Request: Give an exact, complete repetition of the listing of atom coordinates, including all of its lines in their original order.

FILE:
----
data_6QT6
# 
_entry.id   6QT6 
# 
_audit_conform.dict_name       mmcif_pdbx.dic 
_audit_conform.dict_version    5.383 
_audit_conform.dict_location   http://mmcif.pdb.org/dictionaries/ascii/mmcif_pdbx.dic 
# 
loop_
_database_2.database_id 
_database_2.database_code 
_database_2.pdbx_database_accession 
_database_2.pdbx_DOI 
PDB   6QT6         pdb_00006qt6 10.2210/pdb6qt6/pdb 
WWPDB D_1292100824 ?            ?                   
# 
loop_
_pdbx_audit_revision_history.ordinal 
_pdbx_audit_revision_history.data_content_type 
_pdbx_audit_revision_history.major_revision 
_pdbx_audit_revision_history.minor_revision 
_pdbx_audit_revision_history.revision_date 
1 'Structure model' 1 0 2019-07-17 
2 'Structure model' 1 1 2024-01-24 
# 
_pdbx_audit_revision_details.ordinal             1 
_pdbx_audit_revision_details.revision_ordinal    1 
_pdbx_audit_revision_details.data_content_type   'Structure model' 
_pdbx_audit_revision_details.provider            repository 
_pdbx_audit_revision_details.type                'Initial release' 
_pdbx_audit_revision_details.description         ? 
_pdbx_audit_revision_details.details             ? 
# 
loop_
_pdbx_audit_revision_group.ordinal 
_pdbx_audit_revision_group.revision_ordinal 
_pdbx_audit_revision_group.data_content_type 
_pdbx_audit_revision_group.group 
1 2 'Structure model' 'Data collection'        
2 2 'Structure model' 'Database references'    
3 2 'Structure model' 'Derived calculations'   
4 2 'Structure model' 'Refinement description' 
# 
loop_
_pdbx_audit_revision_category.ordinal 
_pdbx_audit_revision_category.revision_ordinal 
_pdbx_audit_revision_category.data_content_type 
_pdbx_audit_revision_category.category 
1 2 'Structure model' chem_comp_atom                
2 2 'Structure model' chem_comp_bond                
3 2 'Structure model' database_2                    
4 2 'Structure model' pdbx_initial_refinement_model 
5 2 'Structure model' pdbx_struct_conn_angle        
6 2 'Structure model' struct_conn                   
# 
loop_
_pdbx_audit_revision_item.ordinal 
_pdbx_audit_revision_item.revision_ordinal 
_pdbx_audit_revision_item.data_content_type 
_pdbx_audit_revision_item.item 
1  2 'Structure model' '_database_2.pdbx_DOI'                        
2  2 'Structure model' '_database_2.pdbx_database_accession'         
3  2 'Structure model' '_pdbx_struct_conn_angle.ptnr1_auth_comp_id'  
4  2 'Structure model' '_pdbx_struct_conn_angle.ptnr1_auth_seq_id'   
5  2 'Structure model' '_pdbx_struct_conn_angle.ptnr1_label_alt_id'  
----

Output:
data_6QT6
# 
_entry.id   6QT6 
# 
_audit_conform.dict_name       mmcif_pdbx.dic 
_audit_conform.dict_version    5.383 
_audit_conform.dict_location   http://mmcif.pdb.org/dictionaries/ascii/mmcif_pdbx.dic 
# 
loop_
_database_2.database_id 
_database_2.database_code 
_database_2.pdbx_database_accession 
_database_2.pdbx_DOI 
PDB   6QT6         pdb_00006qt6 10.2210/pdb6qt6/pdb 
WWPDB D_1292100824 ?            ?                   
# 
loop_
_pdbx_audit_revision_history.ordinal 
_pdbx_audit_revision_history.data_content_type 
_pdbx_audit_revision_history.major_revision 
_pdbx_audit_revision_history.minor_revision 
_pdbx_audit_revision_history.revision_date 
1 'Structure model' 1 0 2019-07-17 
2 'Structure model' 1 1 2024-01-24 
# 
_pdbx_audit_revision_details.ordinal             1 
_pdbx_audit_revision_details.revision_ordinal    1 
_pdbx_audit_revision_details.data_content_type   'Structure model' 
_pdbx_audit_revision_details.provider            repository 
_pdbx_audit_revision_details.type                'Initial release' 
_pdbx_audit_revision_details.description         ? 
_pdbx_audit_revision_details.details             ? 
# 
loop_
_pdbx_audit_revision_group.ordinal 
_pdbx_audit_revision_group.revision_ordinal 
_pdbx_audit_revision_group.data_content_type 
_pdbx_audit_revision_group.group 
1 2 'Structure model' 'Data collection'        
2 2 'Structure model' 'Database references'    
3 2 'Structure model' 'Derived calculations'   
4 2 'Structure model' 'Refinement description' 
# 
loop_
_pdbx_audit_revision_category.ordinal 
_pdbx_audit_revision_category.revision_ordinal 
_pdbx_audit_revision_category.data_content_type 
_pdbx_audit_revision_category.category 
1 2 'Structure model' chem_comp_atom                
2 2 'Structure model' chem_comp_bond                
3 2 'Structure model' database_2                    
4 2 'Structure model' pdbx_initial_refinement_model 
5 2 'Structure model' pdbx_struct_conn_angle        
6 2 'Structure model' struct_conn                   
# 
loop_
_pdbx_audit_revision_item.ordinal 
_pdbx_audit_revision_item.revision_ordinal 
_pdbx_audit_revision_item.data_content_type 
_pdbx_audit_revision_item.item 
1  2 'Structure model' '_database_2.pdbx_DOI'                        
2  2 'Structure model' '_database_2.pdbx_database_accession'         
3  2 'Structure model' '_pdbx_struct_conn_angle.ptnr1_auth_comp_id'  
4  2 'Structure model' '_pdbx_struct_conn_angle.ptnr1_auth_seq_id'   
5  2 'Structure model' '_pdbx_struct_conn_angle.ptnr1_label_alt_id'  